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Atypical Japanese Women - The First Japanese Female Medical Doctor and Nurses in Chicago - Part 1

Members of the trainig school for nurses, Kyoto. From Life and Light for Woman, October 1891. Courtesy of Hathi Trust digital Library.

According to The Encyclopedia of Chicago, Chicago “has been and remains a world-class religious center with global influence.”1 Beginning in the mid-19th century, Japan was one of the foreign countries on which Chicago had a strong impact on, in the form of modern education.

Female Missionaries from Illinois and Women’s Education in Japan

When the Meiji era began in Japan in 1868, Japanese elites with overseas experience understood the necessity of educating women to strengthen the nation. Despite their awareness, the new Meiji educational system, which started in 1872, emphasized and promoted education for boys only. In order to remedy this gender gap in education, female missionaries were expected to play a significant role in promoting modern education for Japanese women. They started mission schools for girls, where they taught not only English but also western knowledge and Christianity.

Many Illinoisans participated in educating the Japanese, including missionaries who were graduates of theological seminaries in Chicago, as well as female missionaries supported by the Woman’s Board of Missions of the Interior in Chicago (WBMI) and the Woman’s Presbyterian Board of Missions of the Northwest in Chicago (WPBM). For example, Kobe Home, later Kobe College of today, and Glory Kindergarten, today’s Glory Women’s College in Kobe, were established by female missionaries sent by WBMI, in 1873 and 1889 respectively. Doshisha University in Kyoto was established in 1875 by Reverend Niijima with the help of Reverend Jerome Dean Davis, a graduate of the Chicago Theological Seminary in 1869. His Illinoisan wife, Sophia, started the Doshisha Girls School in 1876.

Additionally, the first female Japanese students at Northwestern University and the University of Chicago were graduates of Kobe Home. Shizu Mori enrolled in the College of Liberal Arts at Northwestern University in 18912 and Fuji Koga was a student in the Department of Education at the University of Chicago in 1905.3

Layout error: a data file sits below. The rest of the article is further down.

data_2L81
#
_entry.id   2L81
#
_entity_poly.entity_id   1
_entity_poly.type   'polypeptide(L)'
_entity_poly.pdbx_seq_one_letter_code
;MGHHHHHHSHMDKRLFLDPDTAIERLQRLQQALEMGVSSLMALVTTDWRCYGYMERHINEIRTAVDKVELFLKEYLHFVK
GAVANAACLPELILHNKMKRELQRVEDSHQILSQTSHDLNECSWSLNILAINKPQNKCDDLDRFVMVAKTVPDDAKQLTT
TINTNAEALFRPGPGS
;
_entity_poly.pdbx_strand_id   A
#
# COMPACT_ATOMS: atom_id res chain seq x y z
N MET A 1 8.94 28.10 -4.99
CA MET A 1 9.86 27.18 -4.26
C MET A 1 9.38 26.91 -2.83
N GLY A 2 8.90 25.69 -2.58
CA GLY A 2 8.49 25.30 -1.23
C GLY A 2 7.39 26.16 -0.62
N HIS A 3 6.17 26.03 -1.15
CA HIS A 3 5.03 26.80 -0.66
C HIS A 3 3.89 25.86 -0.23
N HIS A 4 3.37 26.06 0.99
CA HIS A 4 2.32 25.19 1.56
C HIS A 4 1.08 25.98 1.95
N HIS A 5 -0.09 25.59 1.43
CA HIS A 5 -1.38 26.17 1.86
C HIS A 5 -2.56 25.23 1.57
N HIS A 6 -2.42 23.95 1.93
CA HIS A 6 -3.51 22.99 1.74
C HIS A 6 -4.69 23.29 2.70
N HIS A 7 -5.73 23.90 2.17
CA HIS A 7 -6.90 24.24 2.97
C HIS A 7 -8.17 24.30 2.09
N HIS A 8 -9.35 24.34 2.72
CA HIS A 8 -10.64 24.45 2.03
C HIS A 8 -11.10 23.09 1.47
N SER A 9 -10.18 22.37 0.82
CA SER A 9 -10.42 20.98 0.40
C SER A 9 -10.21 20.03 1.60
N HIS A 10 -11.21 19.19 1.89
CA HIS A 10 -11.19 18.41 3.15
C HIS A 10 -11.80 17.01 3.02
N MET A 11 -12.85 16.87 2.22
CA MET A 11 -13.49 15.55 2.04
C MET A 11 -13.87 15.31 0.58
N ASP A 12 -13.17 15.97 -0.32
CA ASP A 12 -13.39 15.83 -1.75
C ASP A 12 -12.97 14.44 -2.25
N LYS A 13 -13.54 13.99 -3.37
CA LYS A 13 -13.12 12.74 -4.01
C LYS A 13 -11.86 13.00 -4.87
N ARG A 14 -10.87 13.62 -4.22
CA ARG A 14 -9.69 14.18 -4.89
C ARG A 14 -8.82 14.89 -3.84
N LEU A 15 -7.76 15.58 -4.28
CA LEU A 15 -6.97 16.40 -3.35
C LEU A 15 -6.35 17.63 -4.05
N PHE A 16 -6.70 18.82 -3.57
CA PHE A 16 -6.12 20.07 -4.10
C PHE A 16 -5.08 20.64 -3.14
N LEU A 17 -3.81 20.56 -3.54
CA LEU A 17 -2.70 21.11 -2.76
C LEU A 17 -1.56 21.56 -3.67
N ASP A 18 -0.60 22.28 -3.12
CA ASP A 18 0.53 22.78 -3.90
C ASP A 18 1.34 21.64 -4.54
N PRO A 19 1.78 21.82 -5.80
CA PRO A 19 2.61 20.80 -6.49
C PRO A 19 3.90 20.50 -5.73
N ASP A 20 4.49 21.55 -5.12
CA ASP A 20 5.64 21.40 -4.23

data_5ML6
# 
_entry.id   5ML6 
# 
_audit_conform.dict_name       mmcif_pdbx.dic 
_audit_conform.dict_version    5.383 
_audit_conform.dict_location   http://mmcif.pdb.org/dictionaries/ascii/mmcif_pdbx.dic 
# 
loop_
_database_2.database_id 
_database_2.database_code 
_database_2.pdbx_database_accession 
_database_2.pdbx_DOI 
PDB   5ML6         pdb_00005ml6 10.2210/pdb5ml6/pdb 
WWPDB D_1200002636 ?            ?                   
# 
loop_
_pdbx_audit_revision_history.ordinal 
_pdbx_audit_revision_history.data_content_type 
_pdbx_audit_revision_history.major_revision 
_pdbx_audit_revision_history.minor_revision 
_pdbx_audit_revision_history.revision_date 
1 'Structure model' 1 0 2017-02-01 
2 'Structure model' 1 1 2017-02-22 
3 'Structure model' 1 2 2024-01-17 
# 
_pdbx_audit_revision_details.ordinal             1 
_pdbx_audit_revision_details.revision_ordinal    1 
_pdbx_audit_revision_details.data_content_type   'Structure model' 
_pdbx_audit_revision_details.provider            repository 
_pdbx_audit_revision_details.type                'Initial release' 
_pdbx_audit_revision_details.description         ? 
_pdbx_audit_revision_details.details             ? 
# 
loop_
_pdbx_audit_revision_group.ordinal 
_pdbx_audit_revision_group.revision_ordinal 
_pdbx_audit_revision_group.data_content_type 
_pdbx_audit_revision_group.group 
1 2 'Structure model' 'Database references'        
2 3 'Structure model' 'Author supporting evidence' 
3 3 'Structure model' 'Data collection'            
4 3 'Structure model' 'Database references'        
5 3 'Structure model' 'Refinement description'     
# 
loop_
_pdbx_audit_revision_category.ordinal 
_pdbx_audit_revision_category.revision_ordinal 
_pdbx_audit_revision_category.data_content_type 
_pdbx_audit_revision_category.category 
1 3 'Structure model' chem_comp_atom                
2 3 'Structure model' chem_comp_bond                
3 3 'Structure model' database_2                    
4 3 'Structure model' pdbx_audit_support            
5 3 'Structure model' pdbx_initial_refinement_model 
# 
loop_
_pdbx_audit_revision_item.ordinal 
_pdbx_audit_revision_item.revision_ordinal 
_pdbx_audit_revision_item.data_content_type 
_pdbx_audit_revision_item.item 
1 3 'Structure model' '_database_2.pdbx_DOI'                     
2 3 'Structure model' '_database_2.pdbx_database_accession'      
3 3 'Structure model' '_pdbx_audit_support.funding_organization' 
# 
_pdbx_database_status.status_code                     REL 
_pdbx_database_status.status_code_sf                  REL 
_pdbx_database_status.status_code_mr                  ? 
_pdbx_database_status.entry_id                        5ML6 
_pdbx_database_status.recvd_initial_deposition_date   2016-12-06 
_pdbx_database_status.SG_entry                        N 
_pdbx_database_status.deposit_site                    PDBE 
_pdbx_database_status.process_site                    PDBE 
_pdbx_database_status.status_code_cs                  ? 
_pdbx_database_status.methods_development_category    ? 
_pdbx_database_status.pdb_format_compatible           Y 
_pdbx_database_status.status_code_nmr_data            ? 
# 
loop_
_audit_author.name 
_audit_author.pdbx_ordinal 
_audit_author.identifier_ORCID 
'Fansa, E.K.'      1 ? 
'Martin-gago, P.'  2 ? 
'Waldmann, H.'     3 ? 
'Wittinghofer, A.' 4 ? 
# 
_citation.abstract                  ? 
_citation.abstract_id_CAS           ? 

After finishing four-terms as Mayor of Chicago, Carter H. Harrison visited Japan for a six-month stay. When he came to Osaka, he visited a girls’ school, Baika, which had been started in 1878 by Paul Sawayama. Sawayama had the distinction of being the first Japanese student to attend Northwestern University preparatory school in 1872. Sawayama had studied under Reverend Daniel Crosby Greene in Kobe who had been in the same class with Reverend Jerome Davis at Chicago Theological Seminary. Mayor Harrison visited Baika because Miss Mary Poole, daughter of William Frederick Poole, his family friend and Librarian at the Chicago Public Library, was teaching at Baika. She had been sent by the WBMI from Evanston to Osaka in 1887.

In his book A Race with the Sun, Mayor Harrison expressed his surprise at the progress of Japanese girls as follows: “fathers who, up to ten years ago, thought woman was intended to be the slave, or, at best, but the agreeable upper servant, of her father, brother, or husband, are now straining every nerve to give their daughters a liberal education, and particularly desire them to be able to read English literature, while even husbands are sending their young wives to school. “4

Female Medical Missionaries and Japanese Women

Kei Okami with Dr. Anandabai Josess from India and Dr. Tabat M. Islambooly from Syria on October 10, 1885.

In the 1880s, the American Women’s Boards of Foreign Missions were very ambitious about medical missions by women for women. Medical activities were directly connected with charity enterprises for the poor, especially in Asia, where people often thought that the cause of disease was a superstitiously malignant spirit sent into the individual as a punishment for his or her sins.5 The WPBM in Philadelphia maintained contact with the Woman’s Medical College of Pennsylvania since its inception and established a scholarship program in 1881 to train female medical missionaries. A Japanese woman, Kei Okami, was awarded the scholarship in 1884 and became the first Japanese woman educated in a foreign medical school.